12 years after austerity began, Sheffield makes more cuts
Plus, bringing the 'ruins and rubble' of S3 to life
Good afternoon readers — and welcome to our Monday briefing.
The impact of 12 years of austerity in Sheffield can be seen everywhere you look. From cuts to youth clubs and libraries to huge backlogs in the housing and schools repair programme, council services are a shadow of what they once were. Now, after a new report laid bare the financial challenge still facing the council more than a decade after the cuts first began, the city is being asked to make even more cost savings. Today we look at the scale of the problem and the difficult decisions the council is likely to have to take.
As well as that we celebrate our region’s contribution to England’s phenomenal win in the Women’s Euros, plug a brilliant new book full of photos of Little Sheffield, and feature a story about a 70-year-old running world champion.
Catch up and coming up
For our boozy weekend read, Dani Cole took a tour around the lost pubs of Sheffield’s East End — and made a few new friends along the way. You can still read that piece here.
Last week we sent out two great newsletters to our 747 paying members. The first was a lovely piece by Dani about the astonishing backstory of Tibor Killi, who fled Hungary in 1956 and created a cleaning empire in Sheffield. And the second by me was about how disabled parking in Sheffield is being affected by pedestrianisation and what we might do about it.
This week we’ll send out two more including a look at how Sheffield-born modernist designer David Mellor changed the face of modern Britain and another about a national food service which is run from a Sheffield social enterprise. To get both of those and help fund a new way of doing journalism in Sheffield, please consider subscribing using the button below.
Editor’s appeal: The Tribune now has almost 750 members, but the truth is we need many more. We’re still operating on just one full time member of staff with the rest of our content coming from freelancers. Subscribing costs £1.34 a week if you pay upfront for the year and will help us grow into a news source that can take on more ambitious stories. Thank you.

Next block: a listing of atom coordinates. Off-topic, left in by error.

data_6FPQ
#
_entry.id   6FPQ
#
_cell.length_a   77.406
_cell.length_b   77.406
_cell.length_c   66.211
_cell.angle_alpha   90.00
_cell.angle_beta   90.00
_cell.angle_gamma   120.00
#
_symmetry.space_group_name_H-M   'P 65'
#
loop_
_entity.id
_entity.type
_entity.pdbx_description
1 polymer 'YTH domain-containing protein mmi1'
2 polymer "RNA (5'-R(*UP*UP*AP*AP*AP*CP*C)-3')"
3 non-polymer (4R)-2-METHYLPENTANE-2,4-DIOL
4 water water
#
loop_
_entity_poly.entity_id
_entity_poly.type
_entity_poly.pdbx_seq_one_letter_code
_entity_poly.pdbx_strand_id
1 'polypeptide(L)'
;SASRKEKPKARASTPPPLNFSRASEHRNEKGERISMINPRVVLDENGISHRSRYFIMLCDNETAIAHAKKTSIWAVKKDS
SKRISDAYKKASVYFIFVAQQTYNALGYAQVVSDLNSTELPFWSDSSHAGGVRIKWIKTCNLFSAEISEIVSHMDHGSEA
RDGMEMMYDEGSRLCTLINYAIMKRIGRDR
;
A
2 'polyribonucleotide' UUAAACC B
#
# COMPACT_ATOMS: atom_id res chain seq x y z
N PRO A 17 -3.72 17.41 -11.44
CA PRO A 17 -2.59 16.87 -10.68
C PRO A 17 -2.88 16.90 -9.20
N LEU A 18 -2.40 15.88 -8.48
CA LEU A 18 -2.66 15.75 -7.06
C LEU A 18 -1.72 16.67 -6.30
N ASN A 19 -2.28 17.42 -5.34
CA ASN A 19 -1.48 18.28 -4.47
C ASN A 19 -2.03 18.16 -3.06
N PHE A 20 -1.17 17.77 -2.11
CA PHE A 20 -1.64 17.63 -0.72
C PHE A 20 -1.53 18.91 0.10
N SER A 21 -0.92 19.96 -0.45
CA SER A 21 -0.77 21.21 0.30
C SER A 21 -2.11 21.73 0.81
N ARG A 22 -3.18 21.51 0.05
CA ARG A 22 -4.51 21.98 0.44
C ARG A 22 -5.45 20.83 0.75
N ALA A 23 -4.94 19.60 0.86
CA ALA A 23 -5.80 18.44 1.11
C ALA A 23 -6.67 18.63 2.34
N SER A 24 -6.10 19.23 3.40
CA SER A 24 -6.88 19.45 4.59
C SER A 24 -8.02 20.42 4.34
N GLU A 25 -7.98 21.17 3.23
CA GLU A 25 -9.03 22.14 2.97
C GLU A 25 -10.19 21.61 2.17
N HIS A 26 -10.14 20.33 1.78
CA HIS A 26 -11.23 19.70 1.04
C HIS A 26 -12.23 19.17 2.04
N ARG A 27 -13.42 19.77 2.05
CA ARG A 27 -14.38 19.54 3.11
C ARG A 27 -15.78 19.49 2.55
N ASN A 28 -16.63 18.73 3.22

The big picture: Football (finally) comes home ⚽
Millie Bright (pictured) was one of three local players who were part of England’s amazing victory in the Women’s Euros yesterday. Chelsea defender Bright and Man City goalkeeper Ellie Roebuck both grew up in Killamarsh while striker Beth England (who also now plays for Chelsea in the Women’s Super League) is from Barnsley. All three came through the Sheffield United Academy.
This week’s weather 🌥️
Dedicated Sheffield weather forecaster Steel City Skies is taking a well-deserved holiday at the moment, but has still managed to send us a slightly shorter update than usual this week. They say:
Monday ⛅The week starts with a warm and moist airmass over the UK, bringing settled conditions.
Tuesday 🌦️ Cloud increases overnight with a risk of rain that persists as a shower threat. Breezier from the southwest, too
Wednesday, Thursday and Friday ⛅ An improving trend on Wednesday before cooler and fresher weather arrives on Thursday and Friday, with high pressure, sunny spells, lighter winds and only isolated showers.
Outlook 😎 The settled weather is expected to last into the weekend as well with temperatures close to average.
The big story: 12 years after austerity began, Sheffield makes more cuts
Top line: Sheffield City Council’s most senior finance officer has delivered a grim assessment of the authority’s perilous financial situation. How bad could it get?
Background: A story by local democracy reporter Molly Williams last week revealed that council finance director Ryan Keyworth told the finance sub-committee that the £25 million they had set aside for budget overspends was now all gone with eight months of the financial year still to come.
Mr Keyworth said that spending this year would now have to be monitored much more closely and that the 2023/24 budget would need to find either more in savings or more ways to generate income if the council was going to cover its costs.
Lib Dem leader and committee member Shaffaq Mohammed said the £15 million in savings not taken up by Labour and the Greens last year (including cutting expensive home packages for social care) would probably be on the table again soon.
A government take-over? Councillor Mohammed withdrew from the running for council leader in May because of the budget situation. In an indication of just how serious it is, he said government commissioners could soon be called in to run the council. He said:
In the next few weeks you’re going to hear how serious the budget deficit is. If we do not resolve our budget deficit…there is a real danger commissioners appointed by a Conservative government may come and take over, and I will never allow that while I am here.
Austerity without end: Sheffield’s council’s spending power has reduced by 29% or £211m over the last 12 years — the equivalent of £828 per household. At the same time, an ageing population means the council spends a far greater share of its income on social care than it used to, increasing by 8% per year over the last five years. A series of reviews commissioned as part of the 2022/23 budget will look for further savings in areas including early intervention for children and families, financial hardship support, library services and council buildings.